Demand for WebRTC developers is stronger than supply.
My inbox is filled with requests for experienced WebRTC developers on a daily basis. It ranges from entrepreneurs looking for a technical partner, managers searching for outsourcing vendors to help them out. My only challenge here is that developers and testers who know a thing or two about WebRTC are hard to find. Finding developers who are aware of the media stack in WebRTC, and not just dabbled into using a github “hello world” demo – these are truly rare.
This is why I created my WebRTC course almost 2 years ago. The idea was to try and share my knowledge and experience around VoIP, media processing and of course WebRTC, with people who need it. This WebRTC training has been a pleasant success, with over 200 people who took it already. And now it is time for the 4th round of office hours for this course.
Who is this WebRTC training for?
This WebRTC course is for anyone who is using WebRTC in his daily work directly or indirectly. Developers, testers, software architects and product managers will be those who benefit from it the most.
It has been designed to give you the information necessary from the ground up.
If you are clueless about VoIP and networking, then this course will guide you through the steps needed to get to WebRTC. Explaining what TCP and UDP are, how HTTP and WebSockets fit on top of it, going to the acronyms used by WebRTC (SRTP, STUN, TURN and many others).
If you have VoIP knowledge and experience, then this course will cover the missing parts – where WebRTC fits into your world, and what to take special attention to, assuming a VoIP background (WebRTC brings with it a different mindset to the development process).
What I didn’t want to do, is have a course that is so focused on the specification that: (1) it becomes irrelevant the moment the next Chrome browser is released; (2) it doesn’t explain the ecosystem around WebRTC or give you design patterns of common use cases. Which is why I baked into the course a lot of materials around higher level media processing, the WebRTC ecosystem and common architectures in WebRTC.
TL;DR – if you follow this blog and find it useful, then this course is for you.
Why take it?
The question should be why not?
There are so many mistakes and bad decisions I see companies doing with WebRTC. From deciding how to model their media routes, to where to place their TURN servers (or configure them). Through how to design scale out, to which open source frameworks to pick. Such mistakes end up a lot more expensive than any online course would ever be.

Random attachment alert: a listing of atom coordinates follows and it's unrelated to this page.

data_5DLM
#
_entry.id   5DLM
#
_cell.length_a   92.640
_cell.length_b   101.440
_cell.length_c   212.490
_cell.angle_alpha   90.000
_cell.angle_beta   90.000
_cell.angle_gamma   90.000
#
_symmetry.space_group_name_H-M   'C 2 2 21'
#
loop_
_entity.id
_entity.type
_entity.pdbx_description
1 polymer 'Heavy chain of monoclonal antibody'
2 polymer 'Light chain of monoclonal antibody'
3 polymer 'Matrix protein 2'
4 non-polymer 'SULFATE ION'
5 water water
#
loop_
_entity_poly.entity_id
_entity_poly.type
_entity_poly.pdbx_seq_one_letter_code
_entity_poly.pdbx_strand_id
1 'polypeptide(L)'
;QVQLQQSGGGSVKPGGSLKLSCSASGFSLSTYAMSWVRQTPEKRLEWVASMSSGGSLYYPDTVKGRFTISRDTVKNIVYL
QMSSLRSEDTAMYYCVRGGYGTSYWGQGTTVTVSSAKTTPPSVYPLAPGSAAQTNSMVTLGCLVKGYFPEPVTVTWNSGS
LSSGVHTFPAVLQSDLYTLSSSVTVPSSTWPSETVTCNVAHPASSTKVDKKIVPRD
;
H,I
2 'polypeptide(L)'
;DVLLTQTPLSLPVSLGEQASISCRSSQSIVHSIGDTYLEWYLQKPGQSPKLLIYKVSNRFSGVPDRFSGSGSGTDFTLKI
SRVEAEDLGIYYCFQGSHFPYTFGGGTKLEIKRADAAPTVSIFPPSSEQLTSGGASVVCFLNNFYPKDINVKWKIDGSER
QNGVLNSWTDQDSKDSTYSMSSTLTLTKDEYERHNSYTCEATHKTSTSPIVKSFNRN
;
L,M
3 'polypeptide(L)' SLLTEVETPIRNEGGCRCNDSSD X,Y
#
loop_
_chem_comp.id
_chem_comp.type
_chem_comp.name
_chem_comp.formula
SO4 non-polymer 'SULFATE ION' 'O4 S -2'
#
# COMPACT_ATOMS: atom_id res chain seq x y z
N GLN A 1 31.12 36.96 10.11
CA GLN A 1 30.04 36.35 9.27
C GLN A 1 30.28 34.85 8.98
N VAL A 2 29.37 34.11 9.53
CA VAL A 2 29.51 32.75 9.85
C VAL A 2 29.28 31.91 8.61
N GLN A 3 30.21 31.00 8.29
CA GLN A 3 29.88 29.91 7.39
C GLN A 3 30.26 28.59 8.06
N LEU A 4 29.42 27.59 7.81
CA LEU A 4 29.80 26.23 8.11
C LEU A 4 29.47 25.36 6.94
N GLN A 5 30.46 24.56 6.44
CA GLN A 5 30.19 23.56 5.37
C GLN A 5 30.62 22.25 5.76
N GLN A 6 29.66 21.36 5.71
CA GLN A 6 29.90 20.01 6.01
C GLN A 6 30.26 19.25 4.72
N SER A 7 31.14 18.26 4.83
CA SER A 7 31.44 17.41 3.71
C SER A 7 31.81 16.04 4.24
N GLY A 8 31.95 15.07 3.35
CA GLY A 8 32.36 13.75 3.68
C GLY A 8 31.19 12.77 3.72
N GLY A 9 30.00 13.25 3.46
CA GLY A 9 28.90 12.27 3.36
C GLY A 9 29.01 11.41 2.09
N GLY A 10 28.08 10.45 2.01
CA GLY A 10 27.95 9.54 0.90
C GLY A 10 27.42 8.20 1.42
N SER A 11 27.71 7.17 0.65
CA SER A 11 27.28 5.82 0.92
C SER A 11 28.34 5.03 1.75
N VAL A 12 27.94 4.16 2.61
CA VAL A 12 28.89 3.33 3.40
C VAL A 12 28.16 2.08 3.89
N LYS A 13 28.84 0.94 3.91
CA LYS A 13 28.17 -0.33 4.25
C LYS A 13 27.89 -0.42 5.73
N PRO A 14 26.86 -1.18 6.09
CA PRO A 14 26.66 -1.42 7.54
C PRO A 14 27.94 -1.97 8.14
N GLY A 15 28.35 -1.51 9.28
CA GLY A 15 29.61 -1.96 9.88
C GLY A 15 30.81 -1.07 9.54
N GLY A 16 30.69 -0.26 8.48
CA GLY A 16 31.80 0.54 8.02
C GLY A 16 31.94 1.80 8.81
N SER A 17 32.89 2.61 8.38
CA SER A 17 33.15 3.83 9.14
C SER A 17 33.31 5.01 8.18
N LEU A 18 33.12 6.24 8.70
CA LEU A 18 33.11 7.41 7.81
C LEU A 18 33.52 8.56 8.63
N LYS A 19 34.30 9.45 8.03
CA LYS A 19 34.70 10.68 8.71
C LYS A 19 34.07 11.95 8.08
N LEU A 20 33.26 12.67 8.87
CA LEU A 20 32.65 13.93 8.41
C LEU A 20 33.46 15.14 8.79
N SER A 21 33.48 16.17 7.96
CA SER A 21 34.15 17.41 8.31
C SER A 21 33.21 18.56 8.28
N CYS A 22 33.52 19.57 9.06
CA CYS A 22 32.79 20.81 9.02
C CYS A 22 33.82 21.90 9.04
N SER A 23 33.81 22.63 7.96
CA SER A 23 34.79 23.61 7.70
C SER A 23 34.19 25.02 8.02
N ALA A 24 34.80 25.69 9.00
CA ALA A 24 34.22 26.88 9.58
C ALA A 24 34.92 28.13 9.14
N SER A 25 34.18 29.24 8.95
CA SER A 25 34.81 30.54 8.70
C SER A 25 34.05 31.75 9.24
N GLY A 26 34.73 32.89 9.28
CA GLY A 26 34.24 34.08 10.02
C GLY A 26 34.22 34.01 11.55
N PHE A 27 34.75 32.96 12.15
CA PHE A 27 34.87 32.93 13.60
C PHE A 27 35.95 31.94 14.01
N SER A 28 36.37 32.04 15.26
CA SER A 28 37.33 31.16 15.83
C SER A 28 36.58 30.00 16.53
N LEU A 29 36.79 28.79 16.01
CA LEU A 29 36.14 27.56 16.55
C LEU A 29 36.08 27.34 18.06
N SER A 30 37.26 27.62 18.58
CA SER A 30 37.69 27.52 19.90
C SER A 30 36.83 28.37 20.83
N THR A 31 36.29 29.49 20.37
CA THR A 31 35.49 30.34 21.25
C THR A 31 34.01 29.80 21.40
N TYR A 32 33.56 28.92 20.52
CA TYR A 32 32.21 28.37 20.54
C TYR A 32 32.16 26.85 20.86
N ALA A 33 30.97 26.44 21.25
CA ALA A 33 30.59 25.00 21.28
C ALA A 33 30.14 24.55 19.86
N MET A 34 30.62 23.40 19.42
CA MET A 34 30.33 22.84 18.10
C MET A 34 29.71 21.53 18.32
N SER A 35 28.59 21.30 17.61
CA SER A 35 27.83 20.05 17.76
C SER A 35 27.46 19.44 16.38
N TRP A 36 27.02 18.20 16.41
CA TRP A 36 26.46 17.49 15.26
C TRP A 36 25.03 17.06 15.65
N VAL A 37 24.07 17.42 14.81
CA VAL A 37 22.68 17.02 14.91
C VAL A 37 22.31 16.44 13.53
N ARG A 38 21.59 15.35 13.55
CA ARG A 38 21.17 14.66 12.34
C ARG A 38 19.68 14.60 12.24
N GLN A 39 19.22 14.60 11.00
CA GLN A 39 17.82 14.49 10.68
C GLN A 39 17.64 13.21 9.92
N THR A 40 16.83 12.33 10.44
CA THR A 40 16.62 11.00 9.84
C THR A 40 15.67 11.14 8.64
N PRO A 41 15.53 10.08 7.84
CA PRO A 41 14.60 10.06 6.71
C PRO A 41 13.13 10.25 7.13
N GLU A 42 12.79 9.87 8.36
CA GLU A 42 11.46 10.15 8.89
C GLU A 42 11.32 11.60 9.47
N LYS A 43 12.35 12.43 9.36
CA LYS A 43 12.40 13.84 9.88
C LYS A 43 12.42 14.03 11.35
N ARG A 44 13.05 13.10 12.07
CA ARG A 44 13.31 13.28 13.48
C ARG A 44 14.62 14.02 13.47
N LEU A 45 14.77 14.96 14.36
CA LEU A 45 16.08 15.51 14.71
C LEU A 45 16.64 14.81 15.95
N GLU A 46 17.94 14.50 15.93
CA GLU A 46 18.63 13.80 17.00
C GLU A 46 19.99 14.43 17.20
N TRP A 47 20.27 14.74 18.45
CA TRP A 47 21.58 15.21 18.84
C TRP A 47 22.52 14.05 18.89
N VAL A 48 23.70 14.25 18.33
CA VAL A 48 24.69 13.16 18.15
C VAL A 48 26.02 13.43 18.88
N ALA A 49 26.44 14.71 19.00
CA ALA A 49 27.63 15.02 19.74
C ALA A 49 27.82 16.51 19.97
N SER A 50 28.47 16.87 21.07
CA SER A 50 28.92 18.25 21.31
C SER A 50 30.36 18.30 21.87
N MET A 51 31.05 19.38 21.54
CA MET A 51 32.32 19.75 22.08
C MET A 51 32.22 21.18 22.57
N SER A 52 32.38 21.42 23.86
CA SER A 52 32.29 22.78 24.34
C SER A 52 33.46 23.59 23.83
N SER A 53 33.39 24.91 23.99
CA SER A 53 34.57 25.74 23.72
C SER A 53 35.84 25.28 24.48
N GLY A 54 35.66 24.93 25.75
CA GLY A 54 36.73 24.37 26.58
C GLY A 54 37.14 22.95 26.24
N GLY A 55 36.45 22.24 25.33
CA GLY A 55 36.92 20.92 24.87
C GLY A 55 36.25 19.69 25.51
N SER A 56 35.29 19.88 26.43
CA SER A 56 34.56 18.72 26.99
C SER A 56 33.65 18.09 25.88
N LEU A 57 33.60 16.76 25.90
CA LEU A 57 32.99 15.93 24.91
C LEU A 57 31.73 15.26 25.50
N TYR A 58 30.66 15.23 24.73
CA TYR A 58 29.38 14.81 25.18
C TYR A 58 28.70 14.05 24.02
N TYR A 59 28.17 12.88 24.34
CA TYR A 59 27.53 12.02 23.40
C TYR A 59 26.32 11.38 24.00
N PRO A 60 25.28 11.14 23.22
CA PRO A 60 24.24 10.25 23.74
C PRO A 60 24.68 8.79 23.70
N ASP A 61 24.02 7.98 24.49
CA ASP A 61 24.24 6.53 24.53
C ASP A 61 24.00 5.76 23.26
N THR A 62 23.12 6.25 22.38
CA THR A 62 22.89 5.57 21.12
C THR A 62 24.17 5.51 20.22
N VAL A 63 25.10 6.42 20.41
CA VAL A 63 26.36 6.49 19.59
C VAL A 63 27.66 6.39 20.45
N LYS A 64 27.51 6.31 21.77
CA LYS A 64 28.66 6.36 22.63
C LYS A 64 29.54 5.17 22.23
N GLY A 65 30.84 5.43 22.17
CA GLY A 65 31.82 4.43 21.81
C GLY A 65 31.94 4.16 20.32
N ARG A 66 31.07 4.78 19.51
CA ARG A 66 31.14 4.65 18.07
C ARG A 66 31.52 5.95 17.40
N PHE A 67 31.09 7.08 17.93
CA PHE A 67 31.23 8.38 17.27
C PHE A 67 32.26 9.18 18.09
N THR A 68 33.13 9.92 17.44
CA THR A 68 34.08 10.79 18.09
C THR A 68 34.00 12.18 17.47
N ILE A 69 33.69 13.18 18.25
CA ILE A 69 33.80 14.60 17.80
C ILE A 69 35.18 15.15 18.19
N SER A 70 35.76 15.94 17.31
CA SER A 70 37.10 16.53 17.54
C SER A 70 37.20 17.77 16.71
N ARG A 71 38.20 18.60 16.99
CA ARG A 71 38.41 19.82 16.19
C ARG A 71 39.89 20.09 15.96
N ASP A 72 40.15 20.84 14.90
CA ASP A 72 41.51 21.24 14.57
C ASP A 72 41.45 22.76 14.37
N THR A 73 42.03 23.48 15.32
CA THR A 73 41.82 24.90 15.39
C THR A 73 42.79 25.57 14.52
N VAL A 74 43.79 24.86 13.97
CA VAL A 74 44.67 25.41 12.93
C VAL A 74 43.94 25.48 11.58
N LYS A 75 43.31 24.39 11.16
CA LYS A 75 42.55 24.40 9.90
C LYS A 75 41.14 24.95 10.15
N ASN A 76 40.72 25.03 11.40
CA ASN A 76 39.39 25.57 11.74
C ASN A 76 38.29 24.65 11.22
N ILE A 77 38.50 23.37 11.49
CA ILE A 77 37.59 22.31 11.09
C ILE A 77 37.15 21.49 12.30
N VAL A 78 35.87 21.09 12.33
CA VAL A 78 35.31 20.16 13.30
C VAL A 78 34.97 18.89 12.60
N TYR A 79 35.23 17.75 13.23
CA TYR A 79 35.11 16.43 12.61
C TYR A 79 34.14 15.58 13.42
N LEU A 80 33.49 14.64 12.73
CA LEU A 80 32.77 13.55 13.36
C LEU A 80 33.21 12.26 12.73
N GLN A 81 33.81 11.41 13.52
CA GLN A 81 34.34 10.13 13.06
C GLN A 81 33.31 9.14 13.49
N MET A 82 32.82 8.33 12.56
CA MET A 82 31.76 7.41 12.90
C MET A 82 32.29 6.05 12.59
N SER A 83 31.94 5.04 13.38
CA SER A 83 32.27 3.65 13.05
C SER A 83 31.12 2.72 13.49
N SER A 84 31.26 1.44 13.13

In April, next month, I will be starting the next round of office hours.
While the course is pre-recorded and available online, I conduct office hours for a span of 3-4 months twice a year. In these live office hours I go through parts of the course, share new content and answer any questions.
What does it include?
The course includes:
- 40+ lessons split into 7 different modules with an additional bonus module
- 15 hours of video content, along with additional links for extra reading material
- Several e-books available only as part of the course, like how the Jitsi team scales Jitsi Meet, and what are sought after characteristics in WebRTC developers
- A private online forum
- The office hours
In the past two months I’ve been working on refreshing some of the content, getting it up to date with recent developments. We’ve seen Edge and Safari introducing WebRTC during that time for example. These updated lessons will be updated in the course before the official launch.
When can I start?
Whenever you want. In April, I will be officially launching the office hours for this course round. At that point in time, the updated lessons will be part of the course.
What more, there will be a new lesson added – this one about WebRTC 1.0. Philipp Hancke was kind enough to host this lesson with me as a live webinar (free to attend live) that will become an integral lesson in the course.
If you are interested in joining this lesson live:
What if I am not ready?
You can always take it later on, but I won’t be able to guarantee pricing or availability of the office hours at that point in time.
If you plan on doing anything with WebRTC in the next 6 months, you should probably enroll today.
And by the way – if you need to come as a team to up the knowledge and experience in WebRTC in your company, then there are corporate plans for the course as well.
If you are serious about learning WebRTC, then check out my online WebRTC training: